Maintaining a healthy diet is an important aspect to include in everyone’s daily routine. For children, this may be a challenge. School, extracurricular activities, and lack of time can often interfere with healthy eating habits.
Since kids spend nearly 40 hours a week at school, it’s no surprise that school is a powerful influencer in their lives. Since kids may find themselves eating breakfast, lunch, and snacks at school, this can serve as a big opportunity for children to expand their eating preferences. This excerpt, adapted from The Picky Eater Project: 6 Weeks to Happier, Healthier Family Mealtimes by Natalie Digate Muth, MD, MPH, RDN, FAAP, and Sally Sampson, Founder, ChopChop Kids, provides healthy eating tips, as well as easy-to-create lunch plans and snack ideas sure to please the busiest (or pickiest!) child.
When helping your child pack a lunch (note: we say helping your child rather than packing your child a lunch because as young as preschool, kids can play a very active role in making lunch), keep the following tips in mind:
Involve your child.
The best way to ensure your kids will actually eat the food you put in their lunch box is to give them some control of what goes in there. Even the pickiest eaters enjoy some healthy foods. Be sure to include at least one healthy item your child loves. And next time you head out to the grocery store, ask for your kids’ input into what healthy food they’d like to have in their lunch boxes. The mere exercise of helping them sort through their favorites will help them learn what types of foods are healthy for their bodies and which ones are less healthy.
Aim for balance.
Try to include something from each of the major food groups—a whole grain; a protein-containing food, such as meat, beans, or legumes; a fruit; a vegetable; and a dairy product or another calcium-containing food—in your child’s lunch box every day. Even if she chooses not to eat it all, your child will start to pick up on what a balanced meal includes.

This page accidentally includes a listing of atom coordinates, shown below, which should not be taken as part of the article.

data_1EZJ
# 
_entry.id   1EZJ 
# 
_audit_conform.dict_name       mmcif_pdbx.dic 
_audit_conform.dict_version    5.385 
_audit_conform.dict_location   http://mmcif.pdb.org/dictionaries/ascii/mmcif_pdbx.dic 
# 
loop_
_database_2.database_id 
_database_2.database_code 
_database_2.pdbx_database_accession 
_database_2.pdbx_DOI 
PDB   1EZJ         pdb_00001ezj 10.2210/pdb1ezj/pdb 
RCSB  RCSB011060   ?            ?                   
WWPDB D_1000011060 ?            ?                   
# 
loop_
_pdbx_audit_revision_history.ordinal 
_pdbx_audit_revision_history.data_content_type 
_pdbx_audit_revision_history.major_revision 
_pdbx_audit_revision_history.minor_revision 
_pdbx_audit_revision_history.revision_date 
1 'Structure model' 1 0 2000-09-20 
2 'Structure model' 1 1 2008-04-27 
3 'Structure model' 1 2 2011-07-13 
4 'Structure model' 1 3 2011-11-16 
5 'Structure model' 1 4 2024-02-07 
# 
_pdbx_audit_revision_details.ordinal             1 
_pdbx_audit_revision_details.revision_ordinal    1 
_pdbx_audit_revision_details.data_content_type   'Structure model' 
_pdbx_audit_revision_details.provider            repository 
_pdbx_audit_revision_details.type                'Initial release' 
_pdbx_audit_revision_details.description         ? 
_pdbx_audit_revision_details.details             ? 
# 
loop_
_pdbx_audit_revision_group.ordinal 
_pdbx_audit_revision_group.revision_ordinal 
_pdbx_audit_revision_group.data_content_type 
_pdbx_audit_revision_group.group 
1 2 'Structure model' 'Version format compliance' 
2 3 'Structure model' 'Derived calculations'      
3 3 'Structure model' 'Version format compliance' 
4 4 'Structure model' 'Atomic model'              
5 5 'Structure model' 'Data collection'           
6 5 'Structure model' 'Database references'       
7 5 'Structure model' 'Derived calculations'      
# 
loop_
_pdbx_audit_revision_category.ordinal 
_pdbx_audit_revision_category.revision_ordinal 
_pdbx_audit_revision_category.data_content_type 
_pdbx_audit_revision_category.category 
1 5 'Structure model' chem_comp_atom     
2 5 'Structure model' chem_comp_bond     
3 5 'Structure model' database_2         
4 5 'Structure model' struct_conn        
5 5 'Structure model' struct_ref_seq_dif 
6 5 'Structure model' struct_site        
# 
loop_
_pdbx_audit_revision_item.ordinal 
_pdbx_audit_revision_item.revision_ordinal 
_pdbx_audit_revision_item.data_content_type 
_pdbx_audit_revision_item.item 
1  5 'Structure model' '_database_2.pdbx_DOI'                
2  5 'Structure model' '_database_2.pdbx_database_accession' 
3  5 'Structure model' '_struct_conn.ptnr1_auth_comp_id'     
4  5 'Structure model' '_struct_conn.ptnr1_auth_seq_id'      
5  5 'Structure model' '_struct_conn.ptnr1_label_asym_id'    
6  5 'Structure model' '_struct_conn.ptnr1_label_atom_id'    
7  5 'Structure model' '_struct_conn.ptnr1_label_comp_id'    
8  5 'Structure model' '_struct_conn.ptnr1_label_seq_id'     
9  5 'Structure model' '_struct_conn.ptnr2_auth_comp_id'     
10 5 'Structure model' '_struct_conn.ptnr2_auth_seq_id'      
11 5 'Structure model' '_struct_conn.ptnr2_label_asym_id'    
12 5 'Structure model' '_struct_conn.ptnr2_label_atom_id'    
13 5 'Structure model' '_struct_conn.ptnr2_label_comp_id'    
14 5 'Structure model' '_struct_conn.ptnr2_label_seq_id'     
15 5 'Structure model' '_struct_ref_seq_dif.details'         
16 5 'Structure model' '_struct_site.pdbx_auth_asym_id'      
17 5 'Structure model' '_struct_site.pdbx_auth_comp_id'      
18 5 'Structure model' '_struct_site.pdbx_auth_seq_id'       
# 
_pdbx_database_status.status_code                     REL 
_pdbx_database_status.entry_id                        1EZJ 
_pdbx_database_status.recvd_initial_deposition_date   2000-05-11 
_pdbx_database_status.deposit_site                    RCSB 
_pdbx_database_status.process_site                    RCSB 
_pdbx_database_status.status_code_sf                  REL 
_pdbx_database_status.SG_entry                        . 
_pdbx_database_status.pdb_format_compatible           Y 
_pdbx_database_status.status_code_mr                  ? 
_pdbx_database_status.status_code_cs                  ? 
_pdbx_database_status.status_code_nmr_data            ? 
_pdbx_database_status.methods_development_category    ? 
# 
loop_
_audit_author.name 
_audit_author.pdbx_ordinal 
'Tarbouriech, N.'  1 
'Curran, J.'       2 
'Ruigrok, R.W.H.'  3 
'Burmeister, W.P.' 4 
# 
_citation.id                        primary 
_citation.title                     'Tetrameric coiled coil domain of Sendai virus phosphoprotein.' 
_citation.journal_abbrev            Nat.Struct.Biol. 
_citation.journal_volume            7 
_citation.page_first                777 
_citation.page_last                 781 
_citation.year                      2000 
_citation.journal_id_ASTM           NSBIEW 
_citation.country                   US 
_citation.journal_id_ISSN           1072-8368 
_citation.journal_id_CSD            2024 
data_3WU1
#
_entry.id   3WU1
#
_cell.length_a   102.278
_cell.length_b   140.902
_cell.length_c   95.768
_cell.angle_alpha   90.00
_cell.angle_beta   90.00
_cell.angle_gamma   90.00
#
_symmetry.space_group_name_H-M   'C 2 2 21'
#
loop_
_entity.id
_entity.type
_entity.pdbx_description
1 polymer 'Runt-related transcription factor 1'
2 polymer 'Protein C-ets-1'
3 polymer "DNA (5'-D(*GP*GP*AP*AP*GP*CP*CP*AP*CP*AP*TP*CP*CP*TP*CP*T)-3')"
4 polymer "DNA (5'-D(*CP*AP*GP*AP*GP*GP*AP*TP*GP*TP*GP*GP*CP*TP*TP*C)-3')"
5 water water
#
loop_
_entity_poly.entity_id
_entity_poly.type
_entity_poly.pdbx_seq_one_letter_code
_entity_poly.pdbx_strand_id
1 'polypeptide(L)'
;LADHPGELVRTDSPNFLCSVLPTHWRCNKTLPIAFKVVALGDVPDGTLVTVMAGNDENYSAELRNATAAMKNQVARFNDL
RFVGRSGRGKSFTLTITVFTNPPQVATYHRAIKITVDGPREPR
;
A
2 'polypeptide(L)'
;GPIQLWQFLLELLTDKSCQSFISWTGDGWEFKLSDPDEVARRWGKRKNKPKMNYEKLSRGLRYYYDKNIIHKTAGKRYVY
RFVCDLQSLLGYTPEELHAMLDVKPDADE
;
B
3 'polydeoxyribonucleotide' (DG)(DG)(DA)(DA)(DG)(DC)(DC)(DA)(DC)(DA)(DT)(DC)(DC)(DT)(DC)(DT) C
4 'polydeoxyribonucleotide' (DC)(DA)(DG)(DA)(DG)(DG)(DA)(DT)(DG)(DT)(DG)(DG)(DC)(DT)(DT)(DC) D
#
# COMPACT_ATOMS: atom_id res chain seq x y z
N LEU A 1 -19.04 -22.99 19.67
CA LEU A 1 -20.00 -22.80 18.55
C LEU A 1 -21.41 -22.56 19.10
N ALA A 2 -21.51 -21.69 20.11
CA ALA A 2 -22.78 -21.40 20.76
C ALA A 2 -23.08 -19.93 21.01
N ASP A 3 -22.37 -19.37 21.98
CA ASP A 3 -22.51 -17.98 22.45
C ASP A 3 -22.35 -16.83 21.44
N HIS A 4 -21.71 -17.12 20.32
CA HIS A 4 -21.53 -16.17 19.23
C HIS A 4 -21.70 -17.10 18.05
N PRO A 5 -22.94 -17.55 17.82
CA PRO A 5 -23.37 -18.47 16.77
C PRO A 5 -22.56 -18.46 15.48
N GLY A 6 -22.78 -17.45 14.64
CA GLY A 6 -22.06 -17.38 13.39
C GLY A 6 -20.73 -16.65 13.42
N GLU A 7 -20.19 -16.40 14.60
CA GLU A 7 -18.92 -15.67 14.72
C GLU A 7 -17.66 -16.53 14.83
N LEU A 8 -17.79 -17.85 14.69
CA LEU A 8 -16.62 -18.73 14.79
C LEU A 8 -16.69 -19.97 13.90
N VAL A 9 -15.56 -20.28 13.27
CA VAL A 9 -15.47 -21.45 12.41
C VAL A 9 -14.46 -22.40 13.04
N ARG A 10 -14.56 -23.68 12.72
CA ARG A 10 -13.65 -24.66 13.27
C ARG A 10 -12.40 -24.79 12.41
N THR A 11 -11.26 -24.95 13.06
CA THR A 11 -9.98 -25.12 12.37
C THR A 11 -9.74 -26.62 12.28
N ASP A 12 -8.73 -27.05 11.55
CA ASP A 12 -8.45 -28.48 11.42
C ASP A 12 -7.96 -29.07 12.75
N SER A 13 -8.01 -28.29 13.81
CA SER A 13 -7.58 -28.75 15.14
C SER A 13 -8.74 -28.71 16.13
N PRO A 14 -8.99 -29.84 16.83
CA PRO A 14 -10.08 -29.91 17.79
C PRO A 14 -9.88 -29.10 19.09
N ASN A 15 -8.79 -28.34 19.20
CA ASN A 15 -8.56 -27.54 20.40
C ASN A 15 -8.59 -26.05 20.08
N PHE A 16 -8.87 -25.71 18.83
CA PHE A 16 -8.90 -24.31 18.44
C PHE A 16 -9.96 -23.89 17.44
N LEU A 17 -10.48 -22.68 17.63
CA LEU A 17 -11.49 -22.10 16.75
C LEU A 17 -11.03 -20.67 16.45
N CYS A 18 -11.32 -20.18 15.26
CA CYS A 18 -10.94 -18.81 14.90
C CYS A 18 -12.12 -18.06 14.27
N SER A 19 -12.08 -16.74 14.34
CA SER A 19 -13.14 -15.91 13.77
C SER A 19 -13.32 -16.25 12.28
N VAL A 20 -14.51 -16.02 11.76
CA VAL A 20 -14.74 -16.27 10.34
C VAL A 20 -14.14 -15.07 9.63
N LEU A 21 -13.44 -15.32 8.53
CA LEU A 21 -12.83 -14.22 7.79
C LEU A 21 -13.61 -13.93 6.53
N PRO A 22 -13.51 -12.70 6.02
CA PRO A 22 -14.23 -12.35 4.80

Increase exposure to healthy foods.
Use lunchtime as an opportunity to expose your children to a small amount of a previously rejected food. Even if they choose not to eat, mere exposure may help increase the chances they’ll appreciate it in the future. It often takes 15 to 20 tries for a child to accept a previously rejected food.
Teach portion control.
Preparing lunch gives you a perfect opportunity to pay attention to portion control. Use plastic bags, attempt to measure out standard portions, and include some inherently portion-controlled items for the lunch box, such as an apple or string cheese.
Make eating healthy fun.
Kids, especially preschool- and elementary-aged children, love foods that are packaged in a fun way. Perhaps your child will be more likely to eat the baby carrots if you package them in a funnily decorated baggie. Or maybe your child will totally reject celery and raisins if offered separately, but when they’re presented as “ants on a log” (celery with peanut butter and raisins), she might gobble it up. Just be careful to avoid marketing tricks in which junk foods are packaged with your child’s favorite characters. This just helps your child love the sugary stuff even more. (October 2018)
Have a particularly challenging picky eater?
Raising a Healthy, Happy Eater: A Parent’s Handbook: A Stage-by-Stage Guide to Setting Your Child on the Path to Adventurous Eating by Nimali Fernando, MD, MPH and Melanie Potock, MA, CCC-SLP
Dr. Sky Pittson